Access to justice rights, a strong procedural dimension, in environmental justice discourse requires fair, open, informed and inclusive state institutional processes. These are the means to redress environmental damage or harm, and protect and enforce legitimate interests to further the rule of law and environmental sustainability. Within this context, the role of judiciary in shaping and facilitating the development of environmental laws, policies and principles is crucial. The judiciary act as an ‘agent of development’ institutionalizing deliberative and democratic participation and the construction of capabilities of individuals, groups and nature to ensure environmental governance.
Facilitating innovative judicial leadership requires the judiciary to reframe its thinking and the application of environmental principles and adjudicatory processes at international and domestic for achieving ecological sustainable development. For instance, currently the recognition of the rights of nature has been promoted within several jurisdictions implying a holistic approach to all life and ecosystems. The role of a specialised, responsive and transformative judiciary is critical in acknowledging, developing and interpreting environmental laws moving, albeit slowly, from an anthropocentric to a bio-centric and/or eco-centric approach. Further, recognising scientific experts (an epistemic community) within an adjudicatory setup would determine pathways and provide future course of actions for a collective, symbiotic, inter-disciplinary, wise and timely decision-making. Harmonising legal norms with scientific knowledge would promote ecological justice aimed at protecting and respecting the earth and its system and ensuring equitable and social welfare of the people thereby addressing potential conflicts between people and the planet. However, the introduction of scientific determinants, as presented by experts, into legal rationality, as exercised by the judiciary raises questions such as the neutrality and objectivity of science and the role and limits of judicial creativity.
This call invites applicants to engage with environmental justice discourses, to consider juristic and scientific interventions through the interpretation of human/environmental rights discourse alongside access to justice rights, and provide responses and offer redress resulting in an incremental move towards an ecological nature based policy orientated approach. The topic encourages applicants to consider comparative, inter-disciplinary, national or thematic-case studies that reflect and illustrate the key research themes. Applicants are required to demonstrate their awareness of relevant literature, key legal documents and indicate how they might address the key research issues identified through the framing of a set of research questions.
This PhD is linked to one of the eight multi-disciplinary research themes at Northumbria University: Environmental and Global Justice and to the International Law Research Interest Group within the Law School.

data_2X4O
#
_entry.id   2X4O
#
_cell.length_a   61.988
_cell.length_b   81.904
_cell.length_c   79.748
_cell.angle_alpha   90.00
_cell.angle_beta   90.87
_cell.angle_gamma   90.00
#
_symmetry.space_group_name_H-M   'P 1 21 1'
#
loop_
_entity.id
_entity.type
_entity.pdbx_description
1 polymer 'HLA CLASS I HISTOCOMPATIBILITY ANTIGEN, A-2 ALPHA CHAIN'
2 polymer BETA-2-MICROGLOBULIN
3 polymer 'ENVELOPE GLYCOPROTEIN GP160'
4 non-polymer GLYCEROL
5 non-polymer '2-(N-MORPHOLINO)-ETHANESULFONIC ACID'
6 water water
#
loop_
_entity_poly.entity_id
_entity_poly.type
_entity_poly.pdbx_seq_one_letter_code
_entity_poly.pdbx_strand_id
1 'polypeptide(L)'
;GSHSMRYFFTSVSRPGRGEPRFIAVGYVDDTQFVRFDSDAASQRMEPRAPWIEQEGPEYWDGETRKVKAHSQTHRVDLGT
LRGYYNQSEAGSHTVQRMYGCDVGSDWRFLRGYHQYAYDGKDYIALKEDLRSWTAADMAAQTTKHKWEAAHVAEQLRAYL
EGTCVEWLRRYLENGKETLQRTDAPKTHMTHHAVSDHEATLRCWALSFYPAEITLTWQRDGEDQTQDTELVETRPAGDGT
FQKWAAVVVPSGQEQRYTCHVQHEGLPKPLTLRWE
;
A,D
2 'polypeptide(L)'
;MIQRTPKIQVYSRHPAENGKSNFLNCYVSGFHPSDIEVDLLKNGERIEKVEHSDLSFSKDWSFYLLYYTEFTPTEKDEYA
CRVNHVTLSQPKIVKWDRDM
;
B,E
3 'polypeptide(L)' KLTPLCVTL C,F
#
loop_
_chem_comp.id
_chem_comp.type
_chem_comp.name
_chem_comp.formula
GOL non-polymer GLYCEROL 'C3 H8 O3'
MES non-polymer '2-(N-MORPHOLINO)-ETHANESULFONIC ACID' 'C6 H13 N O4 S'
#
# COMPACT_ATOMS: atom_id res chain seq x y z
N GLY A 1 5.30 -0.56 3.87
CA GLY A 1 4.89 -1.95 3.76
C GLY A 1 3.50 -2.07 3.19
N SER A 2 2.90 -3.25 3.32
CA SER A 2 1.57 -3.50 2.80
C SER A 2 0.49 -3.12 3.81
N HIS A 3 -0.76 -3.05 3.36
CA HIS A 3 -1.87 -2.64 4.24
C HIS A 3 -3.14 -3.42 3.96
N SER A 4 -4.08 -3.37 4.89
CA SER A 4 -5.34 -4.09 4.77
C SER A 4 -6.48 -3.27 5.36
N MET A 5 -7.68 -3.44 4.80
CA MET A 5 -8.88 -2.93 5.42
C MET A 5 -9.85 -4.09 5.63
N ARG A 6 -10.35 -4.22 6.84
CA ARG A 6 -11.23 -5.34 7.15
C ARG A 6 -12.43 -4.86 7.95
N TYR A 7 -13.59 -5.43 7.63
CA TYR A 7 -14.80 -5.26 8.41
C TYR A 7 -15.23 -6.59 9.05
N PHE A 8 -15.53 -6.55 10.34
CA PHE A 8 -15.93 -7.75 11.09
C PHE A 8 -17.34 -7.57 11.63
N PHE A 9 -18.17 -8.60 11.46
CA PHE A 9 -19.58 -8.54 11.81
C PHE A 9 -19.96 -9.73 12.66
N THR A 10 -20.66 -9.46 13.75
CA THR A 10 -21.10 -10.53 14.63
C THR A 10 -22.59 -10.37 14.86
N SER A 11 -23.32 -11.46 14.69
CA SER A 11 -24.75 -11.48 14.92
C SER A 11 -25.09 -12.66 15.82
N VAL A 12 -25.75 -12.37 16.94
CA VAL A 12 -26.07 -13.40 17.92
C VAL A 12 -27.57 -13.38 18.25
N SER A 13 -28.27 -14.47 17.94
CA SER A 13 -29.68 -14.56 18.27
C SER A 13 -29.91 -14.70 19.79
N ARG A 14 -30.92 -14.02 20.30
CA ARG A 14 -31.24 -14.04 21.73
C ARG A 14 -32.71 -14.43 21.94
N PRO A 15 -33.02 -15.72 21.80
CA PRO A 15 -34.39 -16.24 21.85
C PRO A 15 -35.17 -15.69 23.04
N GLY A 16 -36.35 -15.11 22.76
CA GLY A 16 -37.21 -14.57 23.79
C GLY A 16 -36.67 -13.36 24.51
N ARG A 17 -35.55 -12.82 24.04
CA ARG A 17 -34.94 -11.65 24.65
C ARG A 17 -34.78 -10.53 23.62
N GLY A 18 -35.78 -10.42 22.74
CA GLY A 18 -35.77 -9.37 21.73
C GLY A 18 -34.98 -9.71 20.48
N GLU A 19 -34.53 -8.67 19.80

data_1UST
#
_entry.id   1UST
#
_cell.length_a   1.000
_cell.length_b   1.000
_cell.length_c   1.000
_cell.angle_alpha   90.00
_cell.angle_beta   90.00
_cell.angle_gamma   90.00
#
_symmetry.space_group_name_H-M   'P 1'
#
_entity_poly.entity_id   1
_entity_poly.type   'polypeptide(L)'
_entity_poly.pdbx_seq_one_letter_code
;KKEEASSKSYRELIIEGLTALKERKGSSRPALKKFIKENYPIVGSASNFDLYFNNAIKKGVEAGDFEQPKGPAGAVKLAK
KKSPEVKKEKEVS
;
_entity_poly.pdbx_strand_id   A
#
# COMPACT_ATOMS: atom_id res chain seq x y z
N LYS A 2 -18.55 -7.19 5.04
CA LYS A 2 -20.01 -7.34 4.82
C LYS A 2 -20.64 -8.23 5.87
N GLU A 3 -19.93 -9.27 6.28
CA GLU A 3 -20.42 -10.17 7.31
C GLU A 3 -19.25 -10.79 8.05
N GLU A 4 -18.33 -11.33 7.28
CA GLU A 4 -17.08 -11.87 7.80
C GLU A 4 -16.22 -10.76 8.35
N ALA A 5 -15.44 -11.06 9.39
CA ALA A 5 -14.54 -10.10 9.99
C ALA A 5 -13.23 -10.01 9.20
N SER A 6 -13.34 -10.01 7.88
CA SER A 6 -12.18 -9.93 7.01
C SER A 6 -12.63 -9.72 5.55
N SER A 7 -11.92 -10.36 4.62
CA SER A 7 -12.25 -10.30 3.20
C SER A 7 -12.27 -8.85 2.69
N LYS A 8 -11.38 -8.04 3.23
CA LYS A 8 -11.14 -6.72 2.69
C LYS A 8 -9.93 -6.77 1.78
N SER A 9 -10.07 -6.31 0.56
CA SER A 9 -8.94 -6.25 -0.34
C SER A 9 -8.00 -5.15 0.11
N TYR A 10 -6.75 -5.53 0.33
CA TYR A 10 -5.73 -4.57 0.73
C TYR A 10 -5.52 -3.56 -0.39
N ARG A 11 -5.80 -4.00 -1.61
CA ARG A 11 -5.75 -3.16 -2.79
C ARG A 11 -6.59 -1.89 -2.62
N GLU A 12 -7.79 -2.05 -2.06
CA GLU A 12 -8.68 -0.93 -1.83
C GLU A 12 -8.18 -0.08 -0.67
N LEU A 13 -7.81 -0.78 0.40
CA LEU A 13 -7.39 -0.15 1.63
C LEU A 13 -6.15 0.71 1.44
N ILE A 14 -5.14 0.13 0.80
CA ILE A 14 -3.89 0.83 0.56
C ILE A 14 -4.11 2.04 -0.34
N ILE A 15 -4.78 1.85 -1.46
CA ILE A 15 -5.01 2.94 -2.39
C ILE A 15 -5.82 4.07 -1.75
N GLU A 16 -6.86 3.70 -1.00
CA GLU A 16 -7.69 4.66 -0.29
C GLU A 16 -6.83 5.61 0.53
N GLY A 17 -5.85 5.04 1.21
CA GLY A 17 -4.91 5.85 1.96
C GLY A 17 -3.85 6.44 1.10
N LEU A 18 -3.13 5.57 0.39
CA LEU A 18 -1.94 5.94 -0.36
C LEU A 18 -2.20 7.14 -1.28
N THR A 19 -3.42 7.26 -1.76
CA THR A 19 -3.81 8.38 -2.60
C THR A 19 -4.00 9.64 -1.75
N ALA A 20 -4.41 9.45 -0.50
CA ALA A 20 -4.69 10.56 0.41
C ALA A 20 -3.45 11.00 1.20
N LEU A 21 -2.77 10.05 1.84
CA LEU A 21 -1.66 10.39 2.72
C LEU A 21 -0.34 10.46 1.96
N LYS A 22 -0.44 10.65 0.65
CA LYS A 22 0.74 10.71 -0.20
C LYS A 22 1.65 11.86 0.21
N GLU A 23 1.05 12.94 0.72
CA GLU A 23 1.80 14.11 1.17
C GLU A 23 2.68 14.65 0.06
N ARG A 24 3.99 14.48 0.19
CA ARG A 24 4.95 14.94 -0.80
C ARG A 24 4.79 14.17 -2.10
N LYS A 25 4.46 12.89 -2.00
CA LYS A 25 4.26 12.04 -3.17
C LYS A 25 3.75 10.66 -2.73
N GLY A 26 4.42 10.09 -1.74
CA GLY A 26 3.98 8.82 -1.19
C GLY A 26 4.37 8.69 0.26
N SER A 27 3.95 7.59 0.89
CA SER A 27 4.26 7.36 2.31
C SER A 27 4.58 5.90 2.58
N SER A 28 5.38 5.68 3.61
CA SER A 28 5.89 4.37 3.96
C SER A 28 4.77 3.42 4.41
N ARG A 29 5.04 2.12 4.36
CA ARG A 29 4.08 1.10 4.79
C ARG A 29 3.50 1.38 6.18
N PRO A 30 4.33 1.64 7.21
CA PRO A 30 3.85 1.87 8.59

Eligibility and How to Apply:
Please note eligibility requirement:
• Academic excellence of the proposed student i.e. 2:1 (or equivalent GPA from non-UK universities [preference for 1st class honours]); or a Masters (preference for Merit or above); or APEL evidence of substantial practitioner achievement.
• Appropriate IELTS score, if required.
For further details of how to apply, entry requirements and the application form, see
Please note: Applications that do not include a research proposal of approximately 1,000 words (not a copy of the advert), or that do not include the advert reference (e.g. SF18/…) will not be considered.
Northumbria University takes pride in, and values, the quality and diversity of our staff. We welcome applications from all members of the community. The University holds an Athena SWAN Bronze award in recognition of our commitment to improving employment practices for the advancement of gender equality and is a member of the Euraxess network, which delivers information and support to professional researchers.
Please note this is a self funded project and does not include fees.
Environmental Justice in India: The National Green Tribunal- (Routledge UK- Earthscan, Environmental and Sustainability Development Studies, January 2017)
The National Green Tribunal of India: Decision-Making, Scientific Expertise and Uncertainty, Journal of Environmental Law and Management (Special Edition) (2017) 29(2-3), pp 82-88
Environmental Justice in India: The National Green Tribunal and Expert Members, Transnational Environmental Law Journal (CUP) (2016) 5(1), pp 175-205 (Open-Access)
Human Rights and Environment Protection in India: A Judicial Journey from Public Interest Litigation to the National Green Tribunal, in Thought, Law, Rights and Action in an Age of Environmental Crisis, edited by A. Grear and E. Grant Edward Elgar, (2015) pp. 123-154